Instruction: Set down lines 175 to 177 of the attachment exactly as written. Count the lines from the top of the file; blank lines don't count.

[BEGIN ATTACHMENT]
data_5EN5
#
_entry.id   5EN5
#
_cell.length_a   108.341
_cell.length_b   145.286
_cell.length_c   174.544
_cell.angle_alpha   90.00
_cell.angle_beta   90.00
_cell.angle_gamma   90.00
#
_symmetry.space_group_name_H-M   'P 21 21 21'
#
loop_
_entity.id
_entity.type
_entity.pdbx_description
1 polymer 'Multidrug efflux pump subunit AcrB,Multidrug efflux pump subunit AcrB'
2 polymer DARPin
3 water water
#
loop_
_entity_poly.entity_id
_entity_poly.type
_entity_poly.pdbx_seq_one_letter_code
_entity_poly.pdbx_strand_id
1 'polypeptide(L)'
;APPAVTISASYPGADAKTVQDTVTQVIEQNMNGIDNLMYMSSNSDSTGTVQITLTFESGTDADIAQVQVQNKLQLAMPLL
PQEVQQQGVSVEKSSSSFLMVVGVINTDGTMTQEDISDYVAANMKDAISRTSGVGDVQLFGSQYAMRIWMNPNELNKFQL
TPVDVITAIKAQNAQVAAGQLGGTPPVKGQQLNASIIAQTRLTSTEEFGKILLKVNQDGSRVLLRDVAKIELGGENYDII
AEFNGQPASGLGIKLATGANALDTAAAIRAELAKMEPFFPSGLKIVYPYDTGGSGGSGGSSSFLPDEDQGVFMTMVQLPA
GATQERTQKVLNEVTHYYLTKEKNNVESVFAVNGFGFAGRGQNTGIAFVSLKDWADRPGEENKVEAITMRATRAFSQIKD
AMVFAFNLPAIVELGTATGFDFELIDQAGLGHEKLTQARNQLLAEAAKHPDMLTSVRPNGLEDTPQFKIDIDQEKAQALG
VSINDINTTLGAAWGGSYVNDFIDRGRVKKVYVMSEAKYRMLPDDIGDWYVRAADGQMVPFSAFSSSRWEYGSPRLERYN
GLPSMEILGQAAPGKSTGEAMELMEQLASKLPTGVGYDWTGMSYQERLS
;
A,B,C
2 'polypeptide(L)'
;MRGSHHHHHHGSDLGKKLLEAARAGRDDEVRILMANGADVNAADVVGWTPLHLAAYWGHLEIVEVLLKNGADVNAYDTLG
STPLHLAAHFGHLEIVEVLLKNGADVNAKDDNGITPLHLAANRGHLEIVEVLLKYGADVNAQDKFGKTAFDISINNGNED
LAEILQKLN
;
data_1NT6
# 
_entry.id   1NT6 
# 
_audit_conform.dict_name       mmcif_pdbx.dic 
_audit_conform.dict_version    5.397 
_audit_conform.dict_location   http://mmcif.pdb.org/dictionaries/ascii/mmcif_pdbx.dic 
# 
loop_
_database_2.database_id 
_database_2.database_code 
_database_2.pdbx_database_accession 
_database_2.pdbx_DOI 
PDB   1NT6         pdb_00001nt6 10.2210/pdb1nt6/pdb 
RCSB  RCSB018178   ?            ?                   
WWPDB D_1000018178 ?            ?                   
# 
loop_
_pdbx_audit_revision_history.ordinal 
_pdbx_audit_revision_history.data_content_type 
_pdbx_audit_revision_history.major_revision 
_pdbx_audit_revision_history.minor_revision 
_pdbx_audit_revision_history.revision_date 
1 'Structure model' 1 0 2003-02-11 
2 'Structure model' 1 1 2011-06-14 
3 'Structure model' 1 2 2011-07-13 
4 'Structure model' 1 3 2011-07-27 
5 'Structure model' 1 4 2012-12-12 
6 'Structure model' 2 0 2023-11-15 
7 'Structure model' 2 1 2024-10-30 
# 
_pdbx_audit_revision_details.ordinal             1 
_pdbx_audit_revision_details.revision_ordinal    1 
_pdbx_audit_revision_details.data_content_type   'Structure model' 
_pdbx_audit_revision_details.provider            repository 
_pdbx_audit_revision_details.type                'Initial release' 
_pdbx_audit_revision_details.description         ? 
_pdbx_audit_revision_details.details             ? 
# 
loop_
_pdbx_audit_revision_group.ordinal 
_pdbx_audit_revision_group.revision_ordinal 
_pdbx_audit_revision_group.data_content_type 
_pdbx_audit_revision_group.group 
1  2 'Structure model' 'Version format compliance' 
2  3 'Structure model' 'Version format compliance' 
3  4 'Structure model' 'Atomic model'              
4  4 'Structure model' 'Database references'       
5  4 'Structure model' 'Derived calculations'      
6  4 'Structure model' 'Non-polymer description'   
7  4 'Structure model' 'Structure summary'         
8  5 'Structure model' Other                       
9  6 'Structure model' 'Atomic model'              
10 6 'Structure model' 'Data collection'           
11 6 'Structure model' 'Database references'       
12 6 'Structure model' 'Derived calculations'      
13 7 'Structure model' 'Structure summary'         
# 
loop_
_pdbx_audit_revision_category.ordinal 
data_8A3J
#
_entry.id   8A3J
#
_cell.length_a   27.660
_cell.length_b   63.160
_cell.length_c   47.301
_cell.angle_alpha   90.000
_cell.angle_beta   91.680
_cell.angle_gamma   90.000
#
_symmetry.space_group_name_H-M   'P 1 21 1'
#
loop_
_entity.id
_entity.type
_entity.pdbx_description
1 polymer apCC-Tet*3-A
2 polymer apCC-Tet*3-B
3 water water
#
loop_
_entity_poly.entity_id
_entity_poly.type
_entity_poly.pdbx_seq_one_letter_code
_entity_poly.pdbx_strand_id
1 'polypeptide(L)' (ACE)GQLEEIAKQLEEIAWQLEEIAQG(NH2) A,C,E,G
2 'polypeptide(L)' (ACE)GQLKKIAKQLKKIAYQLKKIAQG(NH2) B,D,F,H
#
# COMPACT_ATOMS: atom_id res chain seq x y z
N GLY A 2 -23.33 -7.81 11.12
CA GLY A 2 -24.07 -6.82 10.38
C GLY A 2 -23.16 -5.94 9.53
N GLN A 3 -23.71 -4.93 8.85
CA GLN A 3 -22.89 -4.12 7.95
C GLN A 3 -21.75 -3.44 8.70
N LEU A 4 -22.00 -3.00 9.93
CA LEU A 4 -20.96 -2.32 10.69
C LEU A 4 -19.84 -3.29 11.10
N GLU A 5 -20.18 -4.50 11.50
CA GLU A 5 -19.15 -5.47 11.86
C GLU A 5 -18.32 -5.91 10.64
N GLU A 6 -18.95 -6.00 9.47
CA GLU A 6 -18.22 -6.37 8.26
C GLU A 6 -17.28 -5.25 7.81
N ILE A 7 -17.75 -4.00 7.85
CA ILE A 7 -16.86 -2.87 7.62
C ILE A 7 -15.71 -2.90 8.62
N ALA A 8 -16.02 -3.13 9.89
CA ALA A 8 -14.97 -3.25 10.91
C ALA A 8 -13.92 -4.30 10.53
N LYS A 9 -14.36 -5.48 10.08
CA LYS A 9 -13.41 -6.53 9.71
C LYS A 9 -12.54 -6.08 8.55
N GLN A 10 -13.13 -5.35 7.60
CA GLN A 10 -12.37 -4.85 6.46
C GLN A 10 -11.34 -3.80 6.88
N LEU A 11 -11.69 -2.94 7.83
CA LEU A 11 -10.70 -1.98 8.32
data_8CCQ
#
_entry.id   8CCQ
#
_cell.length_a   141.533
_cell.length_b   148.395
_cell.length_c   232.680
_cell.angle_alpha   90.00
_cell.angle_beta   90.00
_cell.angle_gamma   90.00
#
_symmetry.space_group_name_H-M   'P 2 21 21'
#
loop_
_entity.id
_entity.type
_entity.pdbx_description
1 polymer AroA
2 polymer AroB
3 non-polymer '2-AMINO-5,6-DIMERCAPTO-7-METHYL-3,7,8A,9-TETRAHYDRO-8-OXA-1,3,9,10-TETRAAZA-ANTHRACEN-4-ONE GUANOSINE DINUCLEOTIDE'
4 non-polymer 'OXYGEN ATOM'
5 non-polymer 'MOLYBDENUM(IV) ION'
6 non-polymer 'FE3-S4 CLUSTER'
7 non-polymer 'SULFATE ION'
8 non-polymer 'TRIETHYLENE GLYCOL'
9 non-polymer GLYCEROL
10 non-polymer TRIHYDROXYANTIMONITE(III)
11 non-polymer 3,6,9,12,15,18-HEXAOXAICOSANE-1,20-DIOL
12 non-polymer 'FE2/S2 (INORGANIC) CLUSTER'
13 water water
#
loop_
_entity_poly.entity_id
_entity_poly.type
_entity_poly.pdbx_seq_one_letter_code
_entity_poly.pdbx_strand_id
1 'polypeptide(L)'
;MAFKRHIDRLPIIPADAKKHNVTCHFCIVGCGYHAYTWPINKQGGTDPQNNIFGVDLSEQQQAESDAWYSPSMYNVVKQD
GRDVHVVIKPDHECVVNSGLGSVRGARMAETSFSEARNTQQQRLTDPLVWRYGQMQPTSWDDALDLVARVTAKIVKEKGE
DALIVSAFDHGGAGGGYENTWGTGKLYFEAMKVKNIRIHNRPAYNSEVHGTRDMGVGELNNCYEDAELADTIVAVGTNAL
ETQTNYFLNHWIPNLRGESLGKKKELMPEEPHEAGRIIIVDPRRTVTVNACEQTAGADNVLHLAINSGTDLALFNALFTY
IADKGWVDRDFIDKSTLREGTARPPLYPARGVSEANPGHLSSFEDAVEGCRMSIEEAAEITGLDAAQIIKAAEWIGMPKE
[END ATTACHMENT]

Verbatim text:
loop_
_entity.id
_entity.type